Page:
Editor’s Note (11/23/2017): This article was originally published on November 23, 2016 following one of the most polarizing presidential races in modern American history. A year later, it is being resurfaced to address the political divide that remains in the country since the election.
This holiday season, I’m reminded of a scene from 30 Rock in which Tina Fey’s character Liz Lemon, alone on Valentine’s Day and high on post-dental-surgery painkillers, says to the camera, “Happy Valentine’s Day, no one!” That feels about right: Happy Thanksgiving, no one. Someone said to me the other day that the new Civil War isn’t being fought out in the fields, but around the dinner table. In addition to the usual holiday weirdness and misunderstandings, this year we can add post-election fear, depression, glee and/or white-hot political rage to the turkey-day spread. (Which reminds me: if you haven’t watched Saturday Night Live’s “Thanksgiving Miracle” sketch from last year lately, or seen the new Holderness Family song parody, do yourself a favor.)
As much as I love my own family, I’ve heard enough horror stories this year to make me almost glad that we live so far from each other: A friend of a friend told me that her Democrat brother won’t attend Thanksgiving unless it’s moved from her Republican brother’s house to more neutral ground. A former colleague set up an escape hatch for herself in case she feels trapped by couple of conservative Republicans who will be at her usual holiday dinner: “I have a backup Thanksgiving lined up with friends who understand that at some point I may need to leave my regular place and join them mid-feast,” she told me. Another woman I talked to, who supported President-elect Donald Trump, said an entire branch of her family pulled out of their gathering because they couldn’t stand the idea of being around so many “racist” Trumpers.
Like so many others this year, my loved ones are also sharply divided over the results of the presidential election—so much so that I fear some of the relationships may never recover. I want to learn to separate my family members from the votes they cast, to talk about things that matter without resorting to accusations, and honestly, to get through one family event without somebody crying. So in advance of my own mother coming for a visit, I asked a truckload of experts for wisdom and advice. What they shared has already made me feel more accepting of my family’s political differences—and even some of their objectively “bad” behavior. I hope these seven insights can make a difference for you, too:
1. Remind yourself that the person in front of you is more than this one vote, however significant a vote it was. “Any individual is so much more than their choice of party or candidate,” says Chicago psychotherapist Bernard Golden, author of Overcoming Destructive Anger. “Remember, we are all driven by a need for safety, connection with others, and the means to have a good life. We just have different opinions as to what can help us achieve these goals.” Keeping an open mind doesn’t mean condoning someone’s beliefs or actions, says Katie Krimer, a licensed social worker and psychotherapist in New York City. “It's a choice you can make to acknowledge and understand that the person in front of you is different than you are, that they have a different history, a different family experience, different influences, etc. When we expression compassion and understanding for someone's experience or stance, it's easier to defuse anger and resentment for ourselves.”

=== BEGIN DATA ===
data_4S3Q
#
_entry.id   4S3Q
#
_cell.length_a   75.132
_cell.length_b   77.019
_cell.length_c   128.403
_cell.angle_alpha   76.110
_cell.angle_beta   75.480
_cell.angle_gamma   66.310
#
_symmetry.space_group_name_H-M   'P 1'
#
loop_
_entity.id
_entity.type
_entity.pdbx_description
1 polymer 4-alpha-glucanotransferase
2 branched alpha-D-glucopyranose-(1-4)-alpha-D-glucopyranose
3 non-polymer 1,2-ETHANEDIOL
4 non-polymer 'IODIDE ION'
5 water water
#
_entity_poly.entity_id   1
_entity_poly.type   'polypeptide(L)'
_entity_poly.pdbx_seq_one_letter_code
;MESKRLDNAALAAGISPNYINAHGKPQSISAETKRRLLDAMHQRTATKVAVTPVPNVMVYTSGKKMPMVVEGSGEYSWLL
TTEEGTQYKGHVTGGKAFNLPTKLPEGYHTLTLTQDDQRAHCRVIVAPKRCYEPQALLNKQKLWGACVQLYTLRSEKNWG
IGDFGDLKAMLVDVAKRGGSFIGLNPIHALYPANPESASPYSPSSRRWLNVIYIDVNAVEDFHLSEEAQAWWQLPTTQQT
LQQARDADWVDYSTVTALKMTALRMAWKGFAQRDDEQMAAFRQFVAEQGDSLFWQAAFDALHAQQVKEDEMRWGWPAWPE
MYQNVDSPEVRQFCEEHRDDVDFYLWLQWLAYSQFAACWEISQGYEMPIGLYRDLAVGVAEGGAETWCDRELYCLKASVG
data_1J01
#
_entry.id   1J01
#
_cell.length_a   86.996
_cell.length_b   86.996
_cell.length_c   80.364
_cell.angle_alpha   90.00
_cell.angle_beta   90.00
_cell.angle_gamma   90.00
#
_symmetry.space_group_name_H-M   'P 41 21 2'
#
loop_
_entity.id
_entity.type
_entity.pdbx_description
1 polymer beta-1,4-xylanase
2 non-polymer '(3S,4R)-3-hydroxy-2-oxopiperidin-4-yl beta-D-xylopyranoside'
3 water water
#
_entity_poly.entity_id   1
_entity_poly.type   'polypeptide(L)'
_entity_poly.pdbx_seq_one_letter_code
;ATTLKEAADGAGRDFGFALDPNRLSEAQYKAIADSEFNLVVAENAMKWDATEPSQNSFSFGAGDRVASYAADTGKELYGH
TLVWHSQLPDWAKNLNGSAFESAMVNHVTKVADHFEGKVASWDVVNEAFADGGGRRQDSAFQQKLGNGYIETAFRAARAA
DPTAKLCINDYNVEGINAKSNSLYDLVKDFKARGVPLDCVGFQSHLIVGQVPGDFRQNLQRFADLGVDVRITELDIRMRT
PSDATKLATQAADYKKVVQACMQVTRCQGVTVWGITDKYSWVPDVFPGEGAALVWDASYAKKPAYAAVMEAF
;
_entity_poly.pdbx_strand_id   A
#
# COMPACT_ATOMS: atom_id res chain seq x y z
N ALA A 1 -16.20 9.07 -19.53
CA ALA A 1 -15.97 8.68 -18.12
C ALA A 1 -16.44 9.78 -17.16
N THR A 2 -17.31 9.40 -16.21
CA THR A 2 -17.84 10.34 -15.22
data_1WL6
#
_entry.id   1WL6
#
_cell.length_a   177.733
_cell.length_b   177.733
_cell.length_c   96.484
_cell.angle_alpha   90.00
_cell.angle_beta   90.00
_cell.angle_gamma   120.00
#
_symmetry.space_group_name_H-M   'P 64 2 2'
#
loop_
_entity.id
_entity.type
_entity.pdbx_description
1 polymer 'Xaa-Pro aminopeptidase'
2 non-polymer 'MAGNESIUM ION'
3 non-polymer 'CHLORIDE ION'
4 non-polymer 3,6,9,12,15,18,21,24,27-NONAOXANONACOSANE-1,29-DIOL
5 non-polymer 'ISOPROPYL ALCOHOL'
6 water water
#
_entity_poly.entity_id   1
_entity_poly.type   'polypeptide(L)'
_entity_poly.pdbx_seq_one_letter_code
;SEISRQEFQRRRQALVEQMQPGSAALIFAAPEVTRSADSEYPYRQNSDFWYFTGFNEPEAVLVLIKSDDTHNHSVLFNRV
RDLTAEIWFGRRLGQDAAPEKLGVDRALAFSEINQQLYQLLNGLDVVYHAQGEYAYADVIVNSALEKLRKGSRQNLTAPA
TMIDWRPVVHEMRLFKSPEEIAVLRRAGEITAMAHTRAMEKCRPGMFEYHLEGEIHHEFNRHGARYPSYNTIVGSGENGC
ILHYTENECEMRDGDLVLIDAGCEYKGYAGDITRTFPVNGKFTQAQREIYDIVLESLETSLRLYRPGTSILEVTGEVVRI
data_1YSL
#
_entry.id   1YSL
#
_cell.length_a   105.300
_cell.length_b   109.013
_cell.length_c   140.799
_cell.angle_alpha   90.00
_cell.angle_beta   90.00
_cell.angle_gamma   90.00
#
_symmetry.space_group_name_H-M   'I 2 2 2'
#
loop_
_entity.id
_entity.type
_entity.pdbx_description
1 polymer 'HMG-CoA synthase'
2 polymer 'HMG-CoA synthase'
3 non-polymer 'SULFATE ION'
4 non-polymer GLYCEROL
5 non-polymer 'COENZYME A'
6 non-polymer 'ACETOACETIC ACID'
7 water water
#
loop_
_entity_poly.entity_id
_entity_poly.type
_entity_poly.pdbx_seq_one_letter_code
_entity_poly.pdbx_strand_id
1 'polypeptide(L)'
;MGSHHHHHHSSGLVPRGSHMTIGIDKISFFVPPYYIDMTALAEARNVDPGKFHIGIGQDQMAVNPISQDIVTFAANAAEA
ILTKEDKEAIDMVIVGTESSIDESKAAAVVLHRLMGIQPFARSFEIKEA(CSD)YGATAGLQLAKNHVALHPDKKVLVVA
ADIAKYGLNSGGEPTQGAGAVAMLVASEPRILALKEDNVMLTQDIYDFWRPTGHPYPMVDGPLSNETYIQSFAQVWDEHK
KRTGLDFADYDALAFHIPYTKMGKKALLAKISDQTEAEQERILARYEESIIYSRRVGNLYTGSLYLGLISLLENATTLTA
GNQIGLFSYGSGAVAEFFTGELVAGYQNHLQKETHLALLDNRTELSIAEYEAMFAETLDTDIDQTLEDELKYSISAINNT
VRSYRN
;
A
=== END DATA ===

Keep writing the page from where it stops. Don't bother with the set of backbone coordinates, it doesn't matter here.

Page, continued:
2. Don’t gloat or whine—respect feelings. Some have said that Democrats need to put on their big boy pants and move on from this defeat. But it’s important to acknowledge each other’s pain right now, says Alexandra Solomon, a licensed clinical psychologist and clinical assistant professor at The Family Institute at Northwestern University and author of Loving Bravely. Whether you think someone’s emotional reactions are “reasonable” or not, the defensiveness, grief, and fear are real. Solomon advises us to “stay curious, even if you feel defensive. Stay open to the hurt that others are feeling.” That empathy can be healing, for both of you. Also, this may be obvious, but: For god’s sake, don’t gloat. “There is an urge for many Trump supporters to strike back and rub [the election results] in the faces of Clinton supporters,” admits Tom Kersting, a psychotherapist in Ridgewood, New Jersey who cast his own vote for Donald Trump. He says that many Republicans have gotten so tired of “far-left political correctness, propaganda and media bias that they naturally want to flex their muscles.” Whatever the motivation, it’ll be helpful for Trump voters to refrain from expressing bald-faced delight in mixed family company, Solomon says. “Even if your intent is not to be invalidating and hurtful, that is the impact that your enthusiasm is likely to have,” she says.
3. Meet hostility with calm. We must hold ourselves accountable for civility and lowering emotional intensity even in the face of open hostility, Krimer says. “I personally make a choice to calmly tell the other person that I disagree, and gently ask that we switch topics. This comes from years of huge blow-ups at family dinners—impassioned arguments where I'm often the one screaming and crying and feeling like I'm talking to a wall. Bottom line: A wall will remain a wall until they choose to soften or open their mind. We cannot change someone with sheer force of will or a screaming match.” If you do find yourself drawn into an argument, or sense intense anger coming on, remove yourself for a moment. “Sneak off to the bathroom to cool your alerted nervous system down,” says Krimer. “Take three deep breaths, four counts in through the nose, eight counts out through the mouth.”